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Arizona unlikely to beat back new virus variants, but next surge could be less deadly
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Arizona unlikely to beat back new virus variants, but next surge could be less deadly

COVID-19 vaccinations, UA

Linda Wills, 71, receives her first vaccination shot at the University of Arizona in Tucson, Ariz., on February 10, 2021. The university will serve as the state’s first 24/7 vaccination site in Southern Arizona, dramatically increasing vaccinations across the Tucson metro area starting on Feb. 18.

Arizona’s top health official expects a new, more contagious coronavirus variant to take over Arizona by April.

The state is in a race against these variants to distribute as many vaccinations as possible before this happens.

“These viruses are so hard to predict especially with as much mutation that they do,” Arizona Department of Health Services Director Dr. Cara Christ said.

Two new, more contagious variants have been detected in Arizona and their numbers are growing. One came from the United Kingdom, which is also known as B.1.1.7. The other originated in Southern California, also known as B.1.427 or B.1.429.

Arizona likely won’t reach herd immunity before one of these variants take over, but health-care workers will likely vaccinate enough people so that another wave of cases would be less severe.

Across Arizona, about 2.8% of the population has received both vaccine doses, according to data from the Centers for Disease Control and Prevention as of Friday.

This percentage ranked 47th among all states, territories and the District of Columbia — a group of 59 places. At the same time last week, Arizona ranked 50th. West Virginia was the highest ranking state on Friday, coming in third with 6.7% of its population fully vaccinated.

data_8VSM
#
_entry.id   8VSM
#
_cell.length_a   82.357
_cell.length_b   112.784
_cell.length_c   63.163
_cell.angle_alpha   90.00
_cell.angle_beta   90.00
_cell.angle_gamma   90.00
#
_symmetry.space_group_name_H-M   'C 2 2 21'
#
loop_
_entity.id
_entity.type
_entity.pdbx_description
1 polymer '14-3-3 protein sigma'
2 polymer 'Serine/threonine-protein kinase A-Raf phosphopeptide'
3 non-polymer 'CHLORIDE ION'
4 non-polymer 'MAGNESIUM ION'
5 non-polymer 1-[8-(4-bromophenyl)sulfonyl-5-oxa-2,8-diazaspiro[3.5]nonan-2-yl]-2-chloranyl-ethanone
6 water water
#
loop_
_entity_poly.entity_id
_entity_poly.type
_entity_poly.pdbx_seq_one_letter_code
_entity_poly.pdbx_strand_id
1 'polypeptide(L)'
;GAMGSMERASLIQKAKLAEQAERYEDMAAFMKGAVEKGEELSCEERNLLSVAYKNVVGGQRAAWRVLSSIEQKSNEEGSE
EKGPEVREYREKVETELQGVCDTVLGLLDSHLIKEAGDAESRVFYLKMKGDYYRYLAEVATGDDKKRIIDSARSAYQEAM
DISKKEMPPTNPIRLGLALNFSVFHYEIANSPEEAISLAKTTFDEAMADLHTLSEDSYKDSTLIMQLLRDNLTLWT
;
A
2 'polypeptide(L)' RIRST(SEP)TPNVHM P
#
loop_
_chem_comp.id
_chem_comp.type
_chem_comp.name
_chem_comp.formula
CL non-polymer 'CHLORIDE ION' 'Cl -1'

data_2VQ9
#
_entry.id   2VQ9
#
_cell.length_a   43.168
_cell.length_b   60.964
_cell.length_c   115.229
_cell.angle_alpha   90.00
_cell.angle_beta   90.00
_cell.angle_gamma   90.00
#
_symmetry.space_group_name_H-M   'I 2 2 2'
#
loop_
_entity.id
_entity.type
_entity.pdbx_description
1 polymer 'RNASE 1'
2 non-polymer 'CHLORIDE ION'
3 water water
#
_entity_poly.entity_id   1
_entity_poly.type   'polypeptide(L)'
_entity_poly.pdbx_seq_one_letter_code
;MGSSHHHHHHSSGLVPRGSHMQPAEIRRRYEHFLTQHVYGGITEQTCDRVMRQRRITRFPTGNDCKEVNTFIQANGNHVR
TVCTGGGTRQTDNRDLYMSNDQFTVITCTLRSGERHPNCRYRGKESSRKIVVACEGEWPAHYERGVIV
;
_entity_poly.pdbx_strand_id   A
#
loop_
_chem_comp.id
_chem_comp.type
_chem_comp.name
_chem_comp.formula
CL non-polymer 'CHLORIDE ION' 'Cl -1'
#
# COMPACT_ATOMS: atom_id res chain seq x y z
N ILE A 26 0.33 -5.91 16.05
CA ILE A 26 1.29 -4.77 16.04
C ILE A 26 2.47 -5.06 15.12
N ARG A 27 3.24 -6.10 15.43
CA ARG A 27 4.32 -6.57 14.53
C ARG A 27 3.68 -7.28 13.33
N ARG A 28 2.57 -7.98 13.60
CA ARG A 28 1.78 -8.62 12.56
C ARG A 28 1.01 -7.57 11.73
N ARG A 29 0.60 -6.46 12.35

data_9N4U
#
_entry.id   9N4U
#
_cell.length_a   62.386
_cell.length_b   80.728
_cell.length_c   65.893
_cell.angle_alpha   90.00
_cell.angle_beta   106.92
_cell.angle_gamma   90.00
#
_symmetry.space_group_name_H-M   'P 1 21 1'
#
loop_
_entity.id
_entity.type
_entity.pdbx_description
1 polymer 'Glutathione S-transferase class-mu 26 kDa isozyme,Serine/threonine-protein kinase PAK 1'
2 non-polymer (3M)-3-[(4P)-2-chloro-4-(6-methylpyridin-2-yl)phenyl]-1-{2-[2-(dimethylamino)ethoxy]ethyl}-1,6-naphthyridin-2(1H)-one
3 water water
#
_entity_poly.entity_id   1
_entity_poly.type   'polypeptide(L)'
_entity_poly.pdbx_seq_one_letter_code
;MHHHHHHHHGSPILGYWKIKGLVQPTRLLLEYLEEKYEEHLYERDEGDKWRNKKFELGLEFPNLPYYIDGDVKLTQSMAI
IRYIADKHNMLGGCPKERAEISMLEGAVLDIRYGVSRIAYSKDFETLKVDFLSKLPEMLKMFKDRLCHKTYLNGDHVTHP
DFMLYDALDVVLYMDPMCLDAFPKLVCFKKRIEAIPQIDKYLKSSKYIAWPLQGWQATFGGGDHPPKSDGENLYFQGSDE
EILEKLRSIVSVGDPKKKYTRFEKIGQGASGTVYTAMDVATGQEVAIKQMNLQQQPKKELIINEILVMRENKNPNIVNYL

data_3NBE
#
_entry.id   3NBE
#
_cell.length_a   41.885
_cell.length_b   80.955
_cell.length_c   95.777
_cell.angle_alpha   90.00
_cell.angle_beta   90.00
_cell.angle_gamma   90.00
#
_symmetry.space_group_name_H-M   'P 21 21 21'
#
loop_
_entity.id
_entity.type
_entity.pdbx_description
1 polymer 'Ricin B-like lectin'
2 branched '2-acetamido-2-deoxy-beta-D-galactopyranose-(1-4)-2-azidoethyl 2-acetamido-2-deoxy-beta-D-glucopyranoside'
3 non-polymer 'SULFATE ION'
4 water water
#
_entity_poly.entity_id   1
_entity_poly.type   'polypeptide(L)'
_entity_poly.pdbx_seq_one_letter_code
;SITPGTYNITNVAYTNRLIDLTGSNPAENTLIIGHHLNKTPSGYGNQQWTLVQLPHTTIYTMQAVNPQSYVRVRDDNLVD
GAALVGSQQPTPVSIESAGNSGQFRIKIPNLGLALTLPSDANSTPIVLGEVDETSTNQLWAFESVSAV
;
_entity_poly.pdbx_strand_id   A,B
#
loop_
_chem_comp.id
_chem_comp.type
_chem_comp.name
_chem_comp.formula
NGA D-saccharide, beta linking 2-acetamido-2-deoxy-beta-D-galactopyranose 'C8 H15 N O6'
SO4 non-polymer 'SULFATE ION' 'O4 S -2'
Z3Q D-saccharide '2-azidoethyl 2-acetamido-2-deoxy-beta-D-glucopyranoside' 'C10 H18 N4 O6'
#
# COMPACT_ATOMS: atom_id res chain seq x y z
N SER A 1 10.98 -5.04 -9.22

a moving target

While fighting the current coronavirus variant in Arizona, the state needs to reach about 65% immunity statewide to achieve herd immunity and stop the virus, said Dr. Joe Gerald, an associate professor with the University of Arizona’s College of Public Health. But he added that we might need to reach around 80% immunity when a new, more contagious variant takes over.

Herd immunity will happen with some combination of natural immunity and vaccinations. Gerald has estimated that 30% to 33% of the population already has some natural immunity.

This would mean the state would need to vaccinate north of 30% of the population if we were to only fight the current variant, but we’ll need around 50% vaccinated once a more contagious variant takes over.

These estimates have a few limitations. First, other estimates of natural immunity are lower. And the Centers for Disease Control and Prevention is still learning about reinfections, but some such cases are expected.

Also, Pima County Health Department Director Dr. Theresa Cullen warns that we don’t know the longevity of immunity. This makes it difficult to calculate the true number of naturally immune people.

Ultimately, Gerald said, we won’t know the exact numbers needed to reach herd immunity until we have the benefit of hindsight.

The Biden administration will begin providing COVID-19 vaccines to U.S. pharmacies, part of its plan to ramp up vaccinations as new and potentially more serious virus strains are starting to appear.

“The more people we vaccinate, the better”

Using these estimates as a guide, however, can at least give us an idea of what we’re up against.

Christ said health-care workers are administering about 215,000 vaccine doses a week across the state, adding that this rate will accelerate as times goes on.

So far, Arizona has given at least one dose of the vaccine to about 10.7% of the population, according to CDC data, as of Friday.